# How many defects in graphene would kill its conductivity?

## Main Question or Discussion Point

I had a random idea about the effect of cosmic rays on graphene's conductivity. I found out that cosmic rays would create defects in graphene over time. How many of these defects would significantly reduce the conductivity of graphene? How do I go about calculating how much time the graphene should be exposed to cosmic rays to significantly affect conductivity?

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UltrafastPED
Gold Member
You can calculate this yourself; you will need the cosmic ray flux, the damage rate of graphene for cosmic rays, and the effect of defects upon graphene conductivity.

Summary: http://en.wikipedia.org/wiki/Graphene#Electronic

Some experimental work: http://journals.aps.org/prl/abstract/10.1103/PhysRevLett.99.246803

Some theory: http://arxiv.org/abs/0706.2968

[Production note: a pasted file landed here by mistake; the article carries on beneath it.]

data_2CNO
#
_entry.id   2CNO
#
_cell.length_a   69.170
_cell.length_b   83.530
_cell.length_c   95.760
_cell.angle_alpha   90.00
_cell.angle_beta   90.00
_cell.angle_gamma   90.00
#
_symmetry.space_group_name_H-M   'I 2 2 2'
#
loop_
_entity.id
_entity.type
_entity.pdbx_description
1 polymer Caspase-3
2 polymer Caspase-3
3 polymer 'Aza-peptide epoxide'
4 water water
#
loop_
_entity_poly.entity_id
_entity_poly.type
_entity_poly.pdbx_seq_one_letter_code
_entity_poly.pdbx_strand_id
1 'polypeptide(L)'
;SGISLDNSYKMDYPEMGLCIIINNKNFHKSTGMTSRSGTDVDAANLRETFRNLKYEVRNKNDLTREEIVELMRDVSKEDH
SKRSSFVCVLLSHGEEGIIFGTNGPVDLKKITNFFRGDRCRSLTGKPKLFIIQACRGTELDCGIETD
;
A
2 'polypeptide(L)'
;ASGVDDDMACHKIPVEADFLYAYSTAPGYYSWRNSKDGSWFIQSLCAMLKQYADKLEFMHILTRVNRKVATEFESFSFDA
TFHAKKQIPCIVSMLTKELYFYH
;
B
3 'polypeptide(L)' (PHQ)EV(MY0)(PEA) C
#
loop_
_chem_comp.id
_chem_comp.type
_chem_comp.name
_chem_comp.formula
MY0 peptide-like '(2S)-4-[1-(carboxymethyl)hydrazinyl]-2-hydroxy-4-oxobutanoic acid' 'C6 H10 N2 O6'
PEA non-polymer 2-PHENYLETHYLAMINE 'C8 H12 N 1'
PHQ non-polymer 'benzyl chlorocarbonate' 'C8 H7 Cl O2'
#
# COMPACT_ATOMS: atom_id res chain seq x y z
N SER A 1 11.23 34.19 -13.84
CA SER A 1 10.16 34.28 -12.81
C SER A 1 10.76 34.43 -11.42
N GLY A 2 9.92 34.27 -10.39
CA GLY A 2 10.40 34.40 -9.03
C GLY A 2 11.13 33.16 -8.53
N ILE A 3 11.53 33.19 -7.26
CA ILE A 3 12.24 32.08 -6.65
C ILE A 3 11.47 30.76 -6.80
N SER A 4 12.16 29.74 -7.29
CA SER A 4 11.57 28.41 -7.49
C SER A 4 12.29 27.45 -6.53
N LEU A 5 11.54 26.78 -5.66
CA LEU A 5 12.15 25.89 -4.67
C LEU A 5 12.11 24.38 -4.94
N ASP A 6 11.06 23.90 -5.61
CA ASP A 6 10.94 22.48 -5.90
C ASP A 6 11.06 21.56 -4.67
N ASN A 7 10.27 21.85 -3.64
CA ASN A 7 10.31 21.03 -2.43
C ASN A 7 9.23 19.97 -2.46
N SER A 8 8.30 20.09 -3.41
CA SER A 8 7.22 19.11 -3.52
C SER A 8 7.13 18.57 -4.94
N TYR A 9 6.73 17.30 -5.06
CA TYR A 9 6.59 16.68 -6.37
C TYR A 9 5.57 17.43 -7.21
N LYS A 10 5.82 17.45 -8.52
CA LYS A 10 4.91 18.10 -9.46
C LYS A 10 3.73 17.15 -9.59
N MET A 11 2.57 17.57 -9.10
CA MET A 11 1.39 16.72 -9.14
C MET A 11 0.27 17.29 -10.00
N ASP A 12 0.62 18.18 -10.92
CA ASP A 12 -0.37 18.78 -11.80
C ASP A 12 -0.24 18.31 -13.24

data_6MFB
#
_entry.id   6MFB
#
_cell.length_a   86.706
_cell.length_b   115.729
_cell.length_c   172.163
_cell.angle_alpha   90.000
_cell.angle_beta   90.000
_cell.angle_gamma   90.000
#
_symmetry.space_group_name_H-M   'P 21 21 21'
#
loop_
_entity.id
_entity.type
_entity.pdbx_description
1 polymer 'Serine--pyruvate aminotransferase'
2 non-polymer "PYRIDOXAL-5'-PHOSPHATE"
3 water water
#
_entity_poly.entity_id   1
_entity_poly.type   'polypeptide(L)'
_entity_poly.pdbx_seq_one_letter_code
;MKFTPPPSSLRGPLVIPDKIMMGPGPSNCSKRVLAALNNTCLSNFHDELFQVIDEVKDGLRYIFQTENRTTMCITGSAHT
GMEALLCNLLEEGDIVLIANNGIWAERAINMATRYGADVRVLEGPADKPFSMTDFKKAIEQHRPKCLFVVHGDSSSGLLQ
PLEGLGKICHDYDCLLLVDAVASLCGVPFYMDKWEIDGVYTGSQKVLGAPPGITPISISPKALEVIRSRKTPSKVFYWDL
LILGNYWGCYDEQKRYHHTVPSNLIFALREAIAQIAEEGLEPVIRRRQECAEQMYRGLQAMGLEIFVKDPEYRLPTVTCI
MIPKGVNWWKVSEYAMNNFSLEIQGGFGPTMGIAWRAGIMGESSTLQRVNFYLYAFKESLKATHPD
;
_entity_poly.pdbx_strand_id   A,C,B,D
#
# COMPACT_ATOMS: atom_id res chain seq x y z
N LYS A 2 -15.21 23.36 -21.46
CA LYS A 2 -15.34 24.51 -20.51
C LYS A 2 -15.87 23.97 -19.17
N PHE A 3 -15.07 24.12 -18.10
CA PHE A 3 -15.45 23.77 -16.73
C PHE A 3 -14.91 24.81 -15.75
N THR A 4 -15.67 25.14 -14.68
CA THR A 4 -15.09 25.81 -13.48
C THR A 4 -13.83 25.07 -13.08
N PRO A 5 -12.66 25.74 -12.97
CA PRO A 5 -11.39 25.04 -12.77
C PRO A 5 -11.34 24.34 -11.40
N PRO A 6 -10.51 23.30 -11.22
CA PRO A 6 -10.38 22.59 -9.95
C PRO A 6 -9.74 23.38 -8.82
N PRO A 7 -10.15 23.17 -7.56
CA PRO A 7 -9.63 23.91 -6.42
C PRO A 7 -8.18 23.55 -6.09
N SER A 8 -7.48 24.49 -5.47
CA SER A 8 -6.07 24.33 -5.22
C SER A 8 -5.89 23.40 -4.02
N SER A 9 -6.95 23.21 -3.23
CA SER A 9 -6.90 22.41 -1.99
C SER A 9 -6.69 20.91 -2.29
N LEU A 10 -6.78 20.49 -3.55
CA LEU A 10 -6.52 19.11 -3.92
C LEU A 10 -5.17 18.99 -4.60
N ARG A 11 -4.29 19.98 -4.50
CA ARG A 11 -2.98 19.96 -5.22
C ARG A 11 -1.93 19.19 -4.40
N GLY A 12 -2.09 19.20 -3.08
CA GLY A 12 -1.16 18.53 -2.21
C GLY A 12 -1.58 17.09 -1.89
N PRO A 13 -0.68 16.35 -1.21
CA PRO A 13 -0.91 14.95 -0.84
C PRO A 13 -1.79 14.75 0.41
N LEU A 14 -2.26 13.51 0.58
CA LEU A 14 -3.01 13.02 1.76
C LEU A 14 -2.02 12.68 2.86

and http://arxiv.org/pdf/0706.1888.pdf?origin=publication_detail

Cosmic ray flux: http://en.wikipedia.org/wiki/Cosmic_ray

Study of radiation effects upon graphene: http://www.nanowerk.com/spotlight/spotid=30443.php

Let us know how you plan to proceed!

I'm sorry, but all these links refer to articles that seem to be really far out of my current knowledge reach. Could you please help me out?

I understand that cosmic ray flux is a unit which quantifies the amount of particles passing per unit area.

"Transport in undoped graphene is related to percolating current patterns in the networks of N-type and P-type regions reflecting the strong bipolar charge density fluctuations. Transmissions of the P-N junctions, though small, are vital in establishing the macroscopic conductivity."

I'm not sure what exactly this means, but I know that in semiconductors, N-type junctions have more electrons and P-type junctions have more electron holes and this controls the current flow between them. Could you please explain what the statement means?

UltrafastPED